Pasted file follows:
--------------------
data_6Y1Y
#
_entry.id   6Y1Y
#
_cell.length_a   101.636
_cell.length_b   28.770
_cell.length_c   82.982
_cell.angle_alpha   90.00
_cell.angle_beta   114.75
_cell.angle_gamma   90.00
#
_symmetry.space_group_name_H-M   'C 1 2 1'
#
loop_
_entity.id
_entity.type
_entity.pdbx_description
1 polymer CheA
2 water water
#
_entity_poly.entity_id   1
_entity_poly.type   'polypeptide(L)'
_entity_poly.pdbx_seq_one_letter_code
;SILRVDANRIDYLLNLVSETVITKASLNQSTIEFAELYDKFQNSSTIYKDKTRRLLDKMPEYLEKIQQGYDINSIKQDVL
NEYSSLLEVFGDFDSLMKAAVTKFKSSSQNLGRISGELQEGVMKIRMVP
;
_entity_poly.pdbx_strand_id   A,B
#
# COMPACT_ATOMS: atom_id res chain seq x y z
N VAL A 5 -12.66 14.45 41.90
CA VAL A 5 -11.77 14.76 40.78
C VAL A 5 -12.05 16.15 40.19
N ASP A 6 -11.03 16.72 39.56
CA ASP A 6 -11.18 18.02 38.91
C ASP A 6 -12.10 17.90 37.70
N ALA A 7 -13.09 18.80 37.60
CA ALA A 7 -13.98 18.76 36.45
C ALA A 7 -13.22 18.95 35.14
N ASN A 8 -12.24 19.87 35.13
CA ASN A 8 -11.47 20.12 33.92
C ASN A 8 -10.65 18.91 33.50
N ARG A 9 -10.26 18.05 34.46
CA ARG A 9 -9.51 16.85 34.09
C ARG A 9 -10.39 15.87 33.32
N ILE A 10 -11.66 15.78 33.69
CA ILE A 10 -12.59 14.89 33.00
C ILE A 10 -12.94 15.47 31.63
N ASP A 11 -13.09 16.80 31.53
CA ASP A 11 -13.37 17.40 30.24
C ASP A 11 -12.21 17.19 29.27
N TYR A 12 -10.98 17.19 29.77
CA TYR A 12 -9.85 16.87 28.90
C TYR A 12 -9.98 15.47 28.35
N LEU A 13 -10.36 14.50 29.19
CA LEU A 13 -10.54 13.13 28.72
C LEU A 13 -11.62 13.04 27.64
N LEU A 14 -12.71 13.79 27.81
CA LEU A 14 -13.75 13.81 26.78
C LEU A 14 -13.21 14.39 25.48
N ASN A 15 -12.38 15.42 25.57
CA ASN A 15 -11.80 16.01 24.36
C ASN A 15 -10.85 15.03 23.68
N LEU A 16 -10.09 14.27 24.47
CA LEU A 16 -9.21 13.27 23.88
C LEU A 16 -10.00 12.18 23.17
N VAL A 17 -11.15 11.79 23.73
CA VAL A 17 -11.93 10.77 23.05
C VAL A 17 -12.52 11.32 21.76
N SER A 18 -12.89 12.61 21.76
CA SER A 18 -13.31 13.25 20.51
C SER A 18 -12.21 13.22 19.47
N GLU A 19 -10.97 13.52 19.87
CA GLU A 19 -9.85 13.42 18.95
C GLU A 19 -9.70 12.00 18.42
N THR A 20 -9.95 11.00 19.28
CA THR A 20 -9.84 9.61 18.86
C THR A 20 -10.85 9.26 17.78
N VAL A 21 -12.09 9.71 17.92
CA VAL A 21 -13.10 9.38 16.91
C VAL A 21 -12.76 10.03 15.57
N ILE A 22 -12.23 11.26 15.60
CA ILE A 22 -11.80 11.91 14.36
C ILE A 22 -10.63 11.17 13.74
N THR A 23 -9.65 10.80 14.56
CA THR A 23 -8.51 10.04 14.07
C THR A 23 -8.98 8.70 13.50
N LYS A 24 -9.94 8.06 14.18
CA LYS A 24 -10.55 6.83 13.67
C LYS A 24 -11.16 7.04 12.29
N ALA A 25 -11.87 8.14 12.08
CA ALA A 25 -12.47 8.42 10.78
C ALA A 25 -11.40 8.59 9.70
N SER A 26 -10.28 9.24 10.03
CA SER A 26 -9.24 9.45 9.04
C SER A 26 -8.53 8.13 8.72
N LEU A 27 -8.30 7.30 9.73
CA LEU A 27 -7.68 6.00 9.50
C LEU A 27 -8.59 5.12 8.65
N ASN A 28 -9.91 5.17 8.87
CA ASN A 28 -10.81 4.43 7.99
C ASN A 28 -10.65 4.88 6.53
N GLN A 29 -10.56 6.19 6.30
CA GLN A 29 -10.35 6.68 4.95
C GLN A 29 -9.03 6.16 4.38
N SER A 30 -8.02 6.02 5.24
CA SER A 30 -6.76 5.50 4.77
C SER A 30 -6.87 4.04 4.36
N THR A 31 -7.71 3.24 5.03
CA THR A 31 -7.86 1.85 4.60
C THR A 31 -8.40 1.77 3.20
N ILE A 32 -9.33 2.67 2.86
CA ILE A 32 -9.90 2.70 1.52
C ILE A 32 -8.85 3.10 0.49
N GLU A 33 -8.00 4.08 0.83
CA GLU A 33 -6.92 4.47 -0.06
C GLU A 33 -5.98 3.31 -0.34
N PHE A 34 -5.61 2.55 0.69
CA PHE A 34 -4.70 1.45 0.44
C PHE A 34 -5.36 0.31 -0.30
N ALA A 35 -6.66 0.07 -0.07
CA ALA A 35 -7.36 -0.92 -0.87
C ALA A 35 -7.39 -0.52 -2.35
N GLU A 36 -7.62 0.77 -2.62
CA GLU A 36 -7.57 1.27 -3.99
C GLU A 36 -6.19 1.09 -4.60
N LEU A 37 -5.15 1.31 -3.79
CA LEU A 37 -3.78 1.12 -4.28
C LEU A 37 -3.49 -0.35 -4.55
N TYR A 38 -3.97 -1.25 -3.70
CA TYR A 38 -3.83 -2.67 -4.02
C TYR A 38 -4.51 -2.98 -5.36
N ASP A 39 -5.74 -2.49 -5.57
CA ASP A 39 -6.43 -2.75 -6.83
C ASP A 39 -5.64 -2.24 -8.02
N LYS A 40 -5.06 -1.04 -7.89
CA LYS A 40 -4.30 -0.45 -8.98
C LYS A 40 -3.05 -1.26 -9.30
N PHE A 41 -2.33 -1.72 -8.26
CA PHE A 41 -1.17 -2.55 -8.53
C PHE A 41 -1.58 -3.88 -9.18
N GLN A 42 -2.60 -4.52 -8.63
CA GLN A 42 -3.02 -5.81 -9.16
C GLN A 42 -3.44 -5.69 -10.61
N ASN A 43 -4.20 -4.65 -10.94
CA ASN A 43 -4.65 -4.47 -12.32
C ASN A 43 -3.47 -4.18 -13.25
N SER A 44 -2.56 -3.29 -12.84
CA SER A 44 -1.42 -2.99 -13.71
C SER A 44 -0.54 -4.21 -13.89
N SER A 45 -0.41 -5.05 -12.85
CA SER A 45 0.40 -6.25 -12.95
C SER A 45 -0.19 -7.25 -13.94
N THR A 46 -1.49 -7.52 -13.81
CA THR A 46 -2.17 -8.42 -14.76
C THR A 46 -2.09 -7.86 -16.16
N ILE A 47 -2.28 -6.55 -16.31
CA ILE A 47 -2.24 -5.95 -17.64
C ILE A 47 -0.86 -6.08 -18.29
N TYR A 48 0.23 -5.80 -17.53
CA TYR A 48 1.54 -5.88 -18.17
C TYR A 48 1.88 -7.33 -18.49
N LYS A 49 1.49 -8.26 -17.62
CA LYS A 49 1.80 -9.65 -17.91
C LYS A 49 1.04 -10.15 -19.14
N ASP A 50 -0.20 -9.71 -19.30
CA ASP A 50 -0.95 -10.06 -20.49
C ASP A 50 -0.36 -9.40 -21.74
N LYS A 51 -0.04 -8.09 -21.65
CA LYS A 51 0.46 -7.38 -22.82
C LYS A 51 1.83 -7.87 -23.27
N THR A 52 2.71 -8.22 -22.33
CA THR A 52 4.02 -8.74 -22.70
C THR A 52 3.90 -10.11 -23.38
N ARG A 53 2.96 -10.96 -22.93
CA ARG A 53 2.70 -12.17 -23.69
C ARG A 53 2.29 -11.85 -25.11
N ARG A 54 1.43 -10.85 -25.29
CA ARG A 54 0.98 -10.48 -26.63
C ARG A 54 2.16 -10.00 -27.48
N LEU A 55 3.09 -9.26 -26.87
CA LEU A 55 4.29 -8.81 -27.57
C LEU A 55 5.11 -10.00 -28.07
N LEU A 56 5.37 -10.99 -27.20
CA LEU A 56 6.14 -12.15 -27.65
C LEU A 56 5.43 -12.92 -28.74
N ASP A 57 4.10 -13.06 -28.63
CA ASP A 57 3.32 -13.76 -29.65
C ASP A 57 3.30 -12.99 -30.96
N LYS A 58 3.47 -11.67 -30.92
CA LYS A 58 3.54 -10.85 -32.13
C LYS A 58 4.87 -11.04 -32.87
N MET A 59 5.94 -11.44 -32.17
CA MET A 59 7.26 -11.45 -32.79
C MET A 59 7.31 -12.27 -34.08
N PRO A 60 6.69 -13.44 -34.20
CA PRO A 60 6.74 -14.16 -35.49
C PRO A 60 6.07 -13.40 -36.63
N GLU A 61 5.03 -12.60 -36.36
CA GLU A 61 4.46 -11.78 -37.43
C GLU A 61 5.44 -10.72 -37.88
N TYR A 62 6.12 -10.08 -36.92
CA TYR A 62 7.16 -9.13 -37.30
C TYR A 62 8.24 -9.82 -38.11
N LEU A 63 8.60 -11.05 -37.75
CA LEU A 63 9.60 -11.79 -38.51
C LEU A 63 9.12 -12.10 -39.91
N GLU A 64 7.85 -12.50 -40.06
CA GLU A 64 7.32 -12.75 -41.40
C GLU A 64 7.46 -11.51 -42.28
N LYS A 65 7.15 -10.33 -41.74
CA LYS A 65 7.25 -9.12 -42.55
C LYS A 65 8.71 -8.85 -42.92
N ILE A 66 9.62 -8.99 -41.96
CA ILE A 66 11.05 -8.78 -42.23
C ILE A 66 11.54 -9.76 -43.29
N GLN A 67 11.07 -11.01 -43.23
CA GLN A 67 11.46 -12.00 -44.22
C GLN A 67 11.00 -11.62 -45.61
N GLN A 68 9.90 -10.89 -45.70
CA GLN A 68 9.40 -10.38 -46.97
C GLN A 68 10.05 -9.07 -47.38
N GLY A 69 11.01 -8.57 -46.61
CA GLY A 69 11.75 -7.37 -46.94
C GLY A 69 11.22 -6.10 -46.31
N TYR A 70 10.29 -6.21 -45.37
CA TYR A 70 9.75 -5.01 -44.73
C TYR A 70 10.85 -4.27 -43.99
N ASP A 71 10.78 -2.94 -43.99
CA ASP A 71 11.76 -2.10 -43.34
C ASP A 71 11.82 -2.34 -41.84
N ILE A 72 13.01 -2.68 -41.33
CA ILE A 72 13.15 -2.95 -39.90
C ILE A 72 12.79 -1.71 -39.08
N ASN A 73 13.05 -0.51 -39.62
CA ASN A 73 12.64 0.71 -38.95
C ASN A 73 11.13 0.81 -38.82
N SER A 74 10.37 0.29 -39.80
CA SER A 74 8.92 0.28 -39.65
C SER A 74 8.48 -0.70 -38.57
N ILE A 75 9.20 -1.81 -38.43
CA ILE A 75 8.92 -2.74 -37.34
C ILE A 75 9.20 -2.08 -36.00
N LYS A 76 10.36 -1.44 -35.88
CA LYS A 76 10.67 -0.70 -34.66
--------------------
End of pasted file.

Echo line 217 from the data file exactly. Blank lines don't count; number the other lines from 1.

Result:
CA GLN A 67 11.46 -12.00 -44.22